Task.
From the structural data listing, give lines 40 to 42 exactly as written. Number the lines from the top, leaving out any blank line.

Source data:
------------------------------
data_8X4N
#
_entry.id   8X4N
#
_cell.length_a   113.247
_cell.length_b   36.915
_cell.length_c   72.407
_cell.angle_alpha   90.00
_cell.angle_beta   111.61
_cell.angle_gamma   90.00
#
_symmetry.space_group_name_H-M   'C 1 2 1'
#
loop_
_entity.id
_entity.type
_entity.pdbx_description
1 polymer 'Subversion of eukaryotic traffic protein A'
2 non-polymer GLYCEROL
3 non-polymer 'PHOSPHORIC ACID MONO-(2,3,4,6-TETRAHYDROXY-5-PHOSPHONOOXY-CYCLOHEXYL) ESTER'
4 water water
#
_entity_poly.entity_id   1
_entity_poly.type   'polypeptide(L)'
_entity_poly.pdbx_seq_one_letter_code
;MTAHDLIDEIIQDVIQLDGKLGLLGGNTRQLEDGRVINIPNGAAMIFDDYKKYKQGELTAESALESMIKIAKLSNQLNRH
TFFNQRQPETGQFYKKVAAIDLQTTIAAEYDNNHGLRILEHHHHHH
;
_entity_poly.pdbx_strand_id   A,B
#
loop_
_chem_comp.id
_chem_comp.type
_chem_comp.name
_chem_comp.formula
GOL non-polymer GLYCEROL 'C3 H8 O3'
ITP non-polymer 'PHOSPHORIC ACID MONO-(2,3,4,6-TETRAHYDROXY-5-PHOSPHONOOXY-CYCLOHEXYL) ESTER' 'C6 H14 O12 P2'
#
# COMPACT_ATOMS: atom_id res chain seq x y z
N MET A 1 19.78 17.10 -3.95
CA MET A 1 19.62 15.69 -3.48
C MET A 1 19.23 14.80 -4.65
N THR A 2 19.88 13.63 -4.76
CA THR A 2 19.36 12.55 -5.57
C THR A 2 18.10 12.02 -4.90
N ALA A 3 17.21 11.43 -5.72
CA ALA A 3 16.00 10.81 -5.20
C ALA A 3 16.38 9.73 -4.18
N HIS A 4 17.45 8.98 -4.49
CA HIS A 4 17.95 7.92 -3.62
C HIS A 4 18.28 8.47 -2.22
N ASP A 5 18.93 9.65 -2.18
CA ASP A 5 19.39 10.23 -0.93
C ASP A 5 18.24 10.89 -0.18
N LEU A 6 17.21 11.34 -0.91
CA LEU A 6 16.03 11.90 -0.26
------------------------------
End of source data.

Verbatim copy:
N MET A 1 19.78 17.10 -3.95
CA MET A 1 19.62 15.69 -3.48
C MET A 1 19.23 14.80 -4.65